A Change of Pace

As you all know, I mostly write stuff that’s funny. Sometimes what I write is intended to be funny but it is by no means funny. Today, I will attempt to not be funny (is the repetition bothering you yet?), and instead, I will make you shake with terror. Yes, Ben de Plume is going to write a horror story.

The year is 1968. The exact date is unknown, but it is most likely February 18th. No, wait, it wasn’t the 18th. The 18th was the day that that weird looking ghost came into town and killed that family. It was the 22nd. Yes, that’s right. The 22nd. Never mind, the story takes place on the 22nd of February. The setting is a grassy hill, 16,000 feet above sea level in the country of Peru. Despite the coming nightfall, upon the hill grazed three llamas. They have llamas in Peru, right? Yeah, that’s the place they have them. They have them in America too but mostly in zoos and laundromats. 

Nearby sat a young couple, Timothy and Lisa. They sat and ate their turkey sandwiches and surveyed the llamas. It was either turkey or ham. What? No, it’s not important to the story. Not at all. It’s called being descriptive. I think. The llamas continued to eat their grass, and the couple continued to watch the llamas continue to eat their grass while continuing to eat their turkey (or ham, I’m still not sure) sandwiches. Lisa turned to Tim and kissed his cheek gently. She whispered, “Those three llamas are absolutely beautiful,” then they began to talk that sugary crap that couples talk. I think that’s what they do. Shoot me an email if I’m wrong.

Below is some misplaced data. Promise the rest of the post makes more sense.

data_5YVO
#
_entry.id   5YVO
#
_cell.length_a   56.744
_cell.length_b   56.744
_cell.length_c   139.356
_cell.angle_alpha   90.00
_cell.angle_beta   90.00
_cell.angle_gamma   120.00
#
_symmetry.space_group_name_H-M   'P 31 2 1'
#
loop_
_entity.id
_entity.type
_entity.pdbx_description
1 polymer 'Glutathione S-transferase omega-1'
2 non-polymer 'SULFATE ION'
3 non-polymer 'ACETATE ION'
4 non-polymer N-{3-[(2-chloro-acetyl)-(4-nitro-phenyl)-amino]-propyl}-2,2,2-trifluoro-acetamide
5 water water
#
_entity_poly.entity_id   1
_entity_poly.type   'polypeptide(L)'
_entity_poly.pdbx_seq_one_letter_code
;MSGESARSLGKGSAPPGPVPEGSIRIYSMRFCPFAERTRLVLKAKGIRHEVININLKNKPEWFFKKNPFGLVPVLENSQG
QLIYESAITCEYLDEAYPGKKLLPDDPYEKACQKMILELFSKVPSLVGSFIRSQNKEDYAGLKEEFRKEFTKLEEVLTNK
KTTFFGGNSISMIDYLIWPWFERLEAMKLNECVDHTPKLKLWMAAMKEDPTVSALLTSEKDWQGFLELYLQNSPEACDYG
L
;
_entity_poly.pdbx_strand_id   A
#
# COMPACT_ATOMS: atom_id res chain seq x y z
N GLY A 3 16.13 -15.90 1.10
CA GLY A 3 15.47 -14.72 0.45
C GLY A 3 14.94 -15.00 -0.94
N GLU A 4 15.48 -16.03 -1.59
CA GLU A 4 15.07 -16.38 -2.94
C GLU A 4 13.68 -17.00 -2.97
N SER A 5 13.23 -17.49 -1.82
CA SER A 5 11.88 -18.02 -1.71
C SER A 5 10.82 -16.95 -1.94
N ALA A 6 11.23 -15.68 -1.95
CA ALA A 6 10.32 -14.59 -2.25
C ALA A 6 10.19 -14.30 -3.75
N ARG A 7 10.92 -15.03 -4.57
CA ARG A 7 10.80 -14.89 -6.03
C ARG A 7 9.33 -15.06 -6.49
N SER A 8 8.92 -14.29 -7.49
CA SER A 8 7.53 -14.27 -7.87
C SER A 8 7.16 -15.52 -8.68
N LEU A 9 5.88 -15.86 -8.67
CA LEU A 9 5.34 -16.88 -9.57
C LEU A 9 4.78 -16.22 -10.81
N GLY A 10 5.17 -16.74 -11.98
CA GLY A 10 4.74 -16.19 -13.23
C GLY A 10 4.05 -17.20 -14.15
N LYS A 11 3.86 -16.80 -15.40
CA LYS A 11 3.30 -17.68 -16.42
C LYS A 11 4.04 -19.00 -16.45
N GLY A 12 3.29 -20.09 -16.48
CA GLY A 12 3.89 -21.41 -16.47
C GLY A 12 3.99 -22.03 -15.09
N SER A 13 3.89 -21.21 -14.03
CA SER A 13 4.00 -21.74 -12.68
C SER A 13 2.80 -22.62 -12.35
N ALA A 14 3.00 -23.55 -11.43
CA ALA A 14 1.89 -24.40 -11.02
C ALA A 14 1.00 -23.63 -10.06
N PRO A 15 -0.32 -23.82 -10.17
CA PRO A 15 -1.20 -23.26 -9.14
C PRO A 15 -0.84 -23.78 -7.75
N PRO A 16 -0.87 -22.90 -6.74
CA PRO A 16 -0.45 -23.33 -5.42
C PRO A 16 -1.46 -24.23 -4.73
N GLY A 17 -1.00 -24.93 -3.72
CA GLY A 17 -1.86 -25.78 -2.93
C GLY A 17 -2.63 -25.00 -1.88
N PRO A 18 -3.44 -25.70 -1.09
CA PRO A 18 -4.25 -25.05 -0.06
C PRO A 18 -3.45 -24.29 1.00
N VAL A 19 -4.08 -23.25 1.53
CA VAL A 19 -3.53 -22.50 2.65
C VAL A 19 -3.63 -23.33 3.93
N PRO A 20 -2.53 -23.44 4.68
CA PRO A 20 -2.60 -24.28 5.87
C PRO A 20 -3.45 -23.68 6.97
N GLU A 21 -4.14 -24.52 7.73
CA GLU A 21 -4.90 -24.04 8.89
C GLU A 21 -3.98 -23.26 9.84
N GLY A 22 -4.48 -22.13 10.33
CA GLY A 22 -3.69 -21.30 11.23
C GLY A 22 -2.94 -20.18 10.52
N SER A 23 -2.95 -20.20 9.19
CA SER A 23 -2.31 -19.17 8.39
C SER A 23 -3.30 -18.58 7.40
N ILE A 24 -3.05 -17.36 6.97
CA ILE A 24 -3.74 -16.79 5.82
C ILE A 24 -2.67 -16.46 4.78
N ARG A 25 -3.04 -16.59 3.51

Once they had finished the thing that they proceeded to do on the grassy hill in Peru, which I probably shouldn’t name here, they sat up from the ground and looked back in the direction of the llamas. “Lisa, weren’t there three llamas before we did it?” said Tim. Shoot. Now you know what they were doing on the grassy hill in Peru. Hold on, how did I even know what they were doing? Whatever, it’s fiction anyway. Wait a minute, I don’t think you’re supposed to tell people that when you’re telling a horror story. It’s like telling a patient that one of the possible side effects of a medication you’ve just prescribed them is certain death. It ruins the suspense! 

“Oh gosh, Tim…where’s the third llama? I don’t see him anywhere. Maybe he went behind that other hill over there and we just can’t see him?”

“Lisa, turn around…very slowly.”

Simultaneously, the couple turned around. The theme music to “Psycho” should be playing in your head right now. You don’t know what it sounds like? Okay, fine, I’ll do it for you. Rhee! Rhee! Rhee! Rhee!

There was the llama, right before their eyes. They couldn’t believe what it was doing. It was…oh gosh this is making even me want to sleep with the lights on tonight…it was still eating grass.



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